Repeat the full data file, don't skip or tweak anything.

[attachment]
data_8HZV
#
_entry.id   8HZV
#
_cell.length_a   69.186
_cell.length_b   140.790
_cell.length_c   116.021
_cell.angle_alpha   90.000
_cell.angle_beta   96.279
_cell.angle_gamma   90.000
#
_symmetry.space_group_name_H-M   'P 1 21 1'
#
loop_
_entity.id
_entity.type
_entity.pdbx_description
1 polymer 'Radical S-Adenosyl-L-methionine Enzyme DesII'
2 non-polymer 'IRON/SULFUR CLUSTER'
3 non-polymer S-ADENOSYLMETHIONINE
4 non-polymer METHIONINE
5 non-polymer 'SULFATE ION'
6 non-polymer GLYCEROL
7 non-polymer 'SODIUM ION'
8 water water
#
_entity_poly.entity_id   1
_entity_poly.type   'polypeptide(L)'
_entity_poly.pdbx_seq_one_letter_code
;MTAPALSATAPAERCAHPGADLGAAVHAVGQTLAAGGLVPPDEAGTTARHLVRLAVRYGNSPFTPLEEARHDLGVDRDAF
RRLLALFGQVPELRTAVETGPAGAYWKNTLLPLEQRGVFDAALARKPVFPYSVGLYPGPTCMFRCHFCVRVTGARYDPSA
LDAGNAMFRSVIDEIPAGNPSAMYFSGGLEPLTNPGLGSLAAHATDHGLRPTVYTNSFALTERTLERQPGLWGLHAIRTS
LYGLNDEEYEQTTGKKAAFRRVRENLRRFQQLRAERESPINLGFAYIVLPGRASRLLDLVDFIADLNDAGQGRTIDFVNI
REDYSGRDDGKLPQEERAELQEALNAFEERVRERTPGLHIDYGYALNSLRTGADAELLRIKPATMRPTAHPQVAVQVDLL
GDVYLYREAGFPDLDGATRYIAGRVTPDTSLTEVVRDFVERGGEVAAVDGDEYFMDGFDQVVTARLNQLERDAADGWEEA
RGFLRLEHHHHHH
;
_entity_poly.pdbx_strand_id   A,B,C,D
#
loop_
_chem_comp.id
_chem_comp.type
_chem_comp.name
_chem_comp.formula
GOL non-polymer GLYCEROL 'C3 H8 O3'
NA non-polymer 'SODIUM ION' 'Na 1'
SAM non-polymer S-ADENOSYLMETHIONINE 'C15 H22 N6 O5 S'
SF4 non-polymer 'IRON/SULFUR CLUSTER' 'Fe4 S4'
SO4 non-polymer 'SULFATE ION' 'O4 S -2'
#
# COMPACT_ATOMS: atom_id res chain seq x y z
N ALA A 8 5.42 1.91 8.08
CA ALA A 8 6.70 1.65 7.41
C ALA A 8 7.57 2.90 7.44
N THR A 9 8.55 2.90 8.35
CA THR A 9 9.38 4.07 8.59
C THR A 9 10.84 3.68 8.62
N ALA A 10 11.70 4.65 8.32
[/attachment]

data_8HZV
#
_entry.id   8HZV
#
_cell.length_a   69.186
_cell.length_b   140.790
_cell.length_c   116.021
_cell.angle_alpha   90.000
_cell.angle_beta   96.279
_cell.angle_gamma   90.000
#
_symmetry.space_group_name_H-M   'P 1 21 1'
#
loop_
_entity.id
_entity.type
_entity.pdbx_description
1 polymer 'Radical S-Adenosyl-L-methionine Enzyme DesII'
2 non-polymer 'IRON/SULFUR CLUSTER'
3 non-polymer S-ADENOSYLMETHIONINE
4 non-polymer METHIONINE
5 non-polymer 'SULFATE ION'
6 non-polymer GLYCEROL
7 non-polymer 'SODIUM ION'
8 water water
#
_entity_poly.entity_id   1
_entity_poly.type   'polypeptide(L)'
_entity_poly.pdbx_seq_one_letter_code
;MTAPALSATAPAERCAHPGADLGAAVHAVGQTLAAGGLVPPDEAGTTARHLVRLAVRYGNSPFTPLEEARHDLGVDRDAF
RRLLALFGQVPELRTAVETGPAGAYWKNTLLPLEQRGVFDAALARKPVFPYSVGLYPGPTCMFRCHFCVRVTGARYDPSA
LDAGNAMFRSVIDEIPAGNPSAMYFSGGLEPLTNPGLGSLAAHATDHGLRPTVYTNSFALTERTLERQPGLWGLHAIRTS
LYGLNDEEYEQTTGKKAAFRRVRENLRRFQQLRAERESPINLGFAYIVLPGRASRLLDLVDFIADLNDAGQGRTIDFVNI
REDYSGRDDGKLPQEERAELQEALNAFEERVRERTPGLHIDYGYALNSLRTGADAELLRIKPATMRPTAHPQVAVQVDLL
GDVYLYREAGFPDLDGATRYIAGRVTPDTSLTEVVRDFVERGGEVAAVDGDEYFMDGFDQVVTARLNQLERDAADGWEEA
RGFLRLEHHHHHH
;
_entity_poly.pdbx_strand_id   A,B,C,D
#
loop_
_chem_comp.id
_chem_comp.type
_chem_comp.name
_chem_comp.formula
GOL non-polymer GLYCEROL 'C3 H8 O3'
NA non-polymer 'SODIUM ION' 'Na 1'
SAM non-polymer S-ADENOSYLMETHIONINE 'C15 H22 N6 O5 S'
SF4 non-polymer 'IRON/SULFUR CLUSTER' 'Fe4 S4'
SO4 non-polymer 'SULFATE ION' 'O4 S -2'
#
# COMPACT_ATOMS: atom_id res chain seq x y z
N ALA A 8 5.42 1.91 8.08
CA ALA A 8 6.70 1.65 7.41
C ALA A 8 7.57 2.90 7.44
N THR A 9 8.55 2.90 8.35
CA THR A 9 9.38 4.07 8.59
C THR A 9 10.84 3.68 8.62
N ALA A 10 11.70 4.65 8.32